Tuesday, March 31, 2009

Teeter Totter

We’re having some weird weather here. One day it’s sunny and not too bad. The next morning I wake up and skip blithely out to my car only to find a thin layer of frost that needs to be scraped off. Normally I manage this task with a good jolt of windshield washer fluid and the wipers, but the washer fluid reservoir hasn’t been filled in weeks (Dear), so that’s not an option right now. (And never mind that if it’s cold enough this strategy backfires and I end up with more iciness on my windshield than had been there initially.) Instead I end up scrambling through the car looking for the ice scraper, tossing aside Happy Meal toys, old magazines, and bungee cords, all the time cursing under my breath as the minutes tick away the little bit of buffer I had left myself so that my drive to the ferry wasn’t a 10 minute exercise in muscle-clenching anxiety over missing the boat.

I’m kind of reminded of the winter weather in the Laura Ingalls Wilder book The Long Winter. They kept thinking that sooner or later winter would have to give up, that with March would come Spring. And then March came and there was still more snow, and their food was running low and they contemplated slaughtering their farm animals for food. OK, so maybe we’re not getting three day blizzards, nor are we thinking about eating our livestock (not that we have any livestock, you understand), but I just said I was kind of reminded of that, not that our situations were identical. March is not bringing with it the glorious rebirth that we’re all assured is the very essence of Springtime.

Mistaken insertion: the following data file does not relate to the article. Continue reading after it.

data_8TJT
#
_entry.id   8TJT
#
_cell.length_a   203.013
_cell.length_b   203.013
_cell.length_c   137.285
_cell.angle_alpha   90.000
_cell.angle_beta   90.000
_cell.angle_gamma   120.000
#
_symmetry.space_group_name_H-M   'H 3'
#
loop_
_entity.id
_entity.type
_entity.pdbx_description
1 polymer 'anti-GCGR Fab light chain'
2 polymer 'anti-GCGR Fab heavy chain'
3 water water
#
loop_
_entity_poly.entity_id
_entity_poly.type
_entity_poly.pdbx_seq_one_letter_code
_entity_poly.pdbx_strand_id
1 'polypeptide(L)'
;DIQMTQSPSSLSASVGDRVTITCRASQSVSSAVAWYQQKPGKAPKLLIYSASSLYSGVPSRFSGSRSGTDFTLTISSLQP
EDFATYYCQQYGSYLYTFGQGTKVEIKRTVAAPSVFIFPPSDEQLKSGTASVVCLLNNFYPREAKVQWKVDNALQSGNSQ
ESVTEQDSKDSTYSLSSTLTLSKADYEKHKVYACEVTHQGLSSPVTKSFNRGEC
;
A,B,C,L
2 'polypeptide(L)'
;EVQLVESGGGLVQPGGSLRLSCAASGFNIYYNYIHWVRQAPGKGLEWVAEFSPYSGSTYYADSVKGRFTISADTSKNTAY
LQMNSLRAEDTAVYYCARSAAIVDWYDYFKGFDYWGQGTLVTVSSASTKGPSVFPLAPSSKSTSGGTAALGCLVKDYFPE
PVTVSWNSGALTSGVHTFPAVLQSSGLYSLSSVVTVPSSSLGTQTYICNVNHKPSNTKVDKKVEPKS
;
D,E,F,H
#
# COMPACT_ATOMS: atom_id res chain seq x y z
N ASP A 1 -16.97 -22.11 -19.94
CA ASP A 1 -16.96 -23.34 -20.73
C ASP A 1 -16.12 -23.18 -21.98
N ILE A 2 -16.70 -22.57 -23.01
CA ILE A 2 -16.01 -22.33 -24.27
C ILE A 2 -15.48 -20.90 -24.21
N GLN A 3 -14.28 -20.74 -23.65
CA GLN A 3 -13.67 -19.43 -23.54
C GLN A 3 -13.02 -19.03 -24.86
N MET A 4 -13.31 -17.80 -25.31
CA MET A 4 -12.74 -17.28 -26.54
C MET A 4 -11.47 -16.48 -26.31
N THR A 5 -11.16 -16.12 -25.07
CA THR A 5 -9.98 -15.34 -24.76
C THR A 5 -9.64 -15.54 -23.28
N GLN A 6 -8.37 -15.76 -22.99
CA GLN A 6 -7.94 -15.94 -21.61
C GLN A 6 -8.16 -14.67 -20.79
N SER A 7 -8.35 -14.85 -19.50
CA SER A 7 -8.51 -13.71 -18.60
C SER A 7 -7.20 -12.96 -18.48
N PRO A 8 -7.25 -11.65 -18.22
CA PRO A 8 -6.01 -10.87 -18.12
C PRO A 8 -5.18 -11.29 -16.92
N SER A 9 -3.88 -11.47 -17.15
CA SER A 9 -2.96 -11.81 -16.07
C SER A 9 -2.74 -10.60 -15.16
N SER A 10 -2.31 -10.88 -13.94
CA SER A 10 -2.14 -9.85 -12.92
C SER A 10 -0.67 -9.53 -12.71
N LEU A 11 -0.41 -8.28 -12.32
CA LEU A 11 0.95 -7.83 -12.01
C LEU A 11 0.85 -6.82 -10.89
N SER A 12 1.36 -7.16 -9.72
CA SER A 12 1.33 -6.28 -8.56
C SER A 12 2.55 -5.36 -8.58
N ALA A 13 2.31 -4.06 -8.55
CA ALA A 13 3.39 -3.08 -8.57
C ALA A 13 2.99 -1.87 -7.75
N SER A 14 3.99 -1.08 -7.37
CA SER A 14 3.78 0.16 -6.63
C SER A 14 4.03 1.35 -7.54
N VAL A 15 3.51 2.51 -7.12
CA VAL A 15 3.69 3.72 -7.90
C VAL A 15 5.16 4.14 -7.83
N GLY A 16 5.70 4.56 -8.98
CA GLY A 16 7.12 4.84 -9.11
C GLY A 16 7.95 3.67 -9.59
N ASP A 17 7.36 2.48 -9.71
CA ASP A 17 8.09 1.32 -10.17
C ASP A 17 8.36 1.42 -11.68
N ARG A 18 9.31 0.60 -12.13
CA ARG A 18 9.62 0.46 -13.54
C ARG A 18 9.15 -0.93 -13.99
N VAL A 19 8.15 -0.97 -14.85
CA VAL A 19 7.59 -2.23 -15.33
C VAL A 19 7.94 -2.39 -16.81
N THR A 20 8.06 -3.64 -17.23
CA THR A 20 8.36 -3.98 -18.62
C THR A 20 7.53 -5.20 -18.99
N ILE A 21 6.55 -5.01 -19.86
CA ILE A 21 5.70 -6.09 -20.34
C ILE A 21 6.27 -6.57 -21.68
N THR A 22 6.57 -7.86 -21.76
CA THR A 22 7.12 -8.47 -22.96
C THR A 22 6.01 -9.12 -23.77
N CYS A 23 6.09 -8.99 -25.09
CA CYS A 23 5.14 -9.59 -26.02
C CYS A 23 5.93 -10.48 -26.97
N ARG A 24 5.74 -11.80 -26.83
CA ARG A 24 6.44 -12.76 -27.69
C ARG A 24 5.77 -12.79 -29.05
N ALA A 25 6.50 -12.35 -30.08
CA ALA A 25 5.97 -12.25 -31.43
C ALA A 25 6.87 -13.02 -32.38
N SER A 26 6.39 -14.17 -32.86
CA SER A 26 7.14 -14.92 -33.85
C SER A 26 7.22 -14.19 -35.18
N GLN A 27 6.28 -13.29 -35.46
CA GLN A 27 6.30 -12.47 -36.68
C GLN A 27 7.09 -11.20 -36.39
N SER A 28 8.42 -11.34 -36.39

So what to do? I think an Action Item List is in order:

1) Stop whining about weather; it is clearly futile, as weather is not attending to said complaints
2) Resign self to wearing sweaters and/or winter coats for another couple of weeks
3) Allow three extra minutes each morning for possible ice scraper search and/or ice scraping
4) Commence campaign to get washer reservoir refilled (Dear)
5) Make Salted Caramel Cheesecakes with Graham Crackers

Ah, you weren’t expecting number 5? Well it seems as good a choice as any. Cheesecake is without season, no? On the one hand cheesecake can be light and fluffy and airy and cool and bathed with fresh strawberries with juice that are positively natational, just the thing for a warm summer day. On the other hand it can be dense and thick and rich and possibly studded with morsels of chocolate or candy bar or some other decadent add in, perfect for a cold winter night.

Well we’re not having hot summer weather, nor are we experiencing cold winter nights. So I need something in the middle. These are actually more of a cream cheese custard; they’re cooked in a water bath (as are many cheesecakes) but they have no crust. They’re just the filling poured into a ramekin and cooked, then they’re topped with sticky sweet caramel that’s enhanced with sea salt (everyone who’s sick of the combination of salt and caramel being featured in recipes as though it had never been thought of before, please stand up. Now, everyone who loves caramel with salt anyway, regardless of how many times recipes act like they’ve just invented the most perfect combination EVAR, please sit down. Right, that’s what I thought).

So having seen this recipe, and feeling it was perfect for this stupid weather, I also decided that it needed something with it, some cookie or cracker. I made chocolate graham crackers one time with Hershey’s Special Dark Cocoa that I remember as being a smashing success (my husband remembers them as less of a success, since 4 small children + 1 large batch of dark chocolate cookies = lots of chocolate mess everywhere). Since there’s no crust in these, why not serve the crust on the side? I clapped my hands with glee over the cleverness of this idea (work with me here; remember what I’m up against weather-wise and take pity on me).

I found these graham crackers and figured I had me a winner.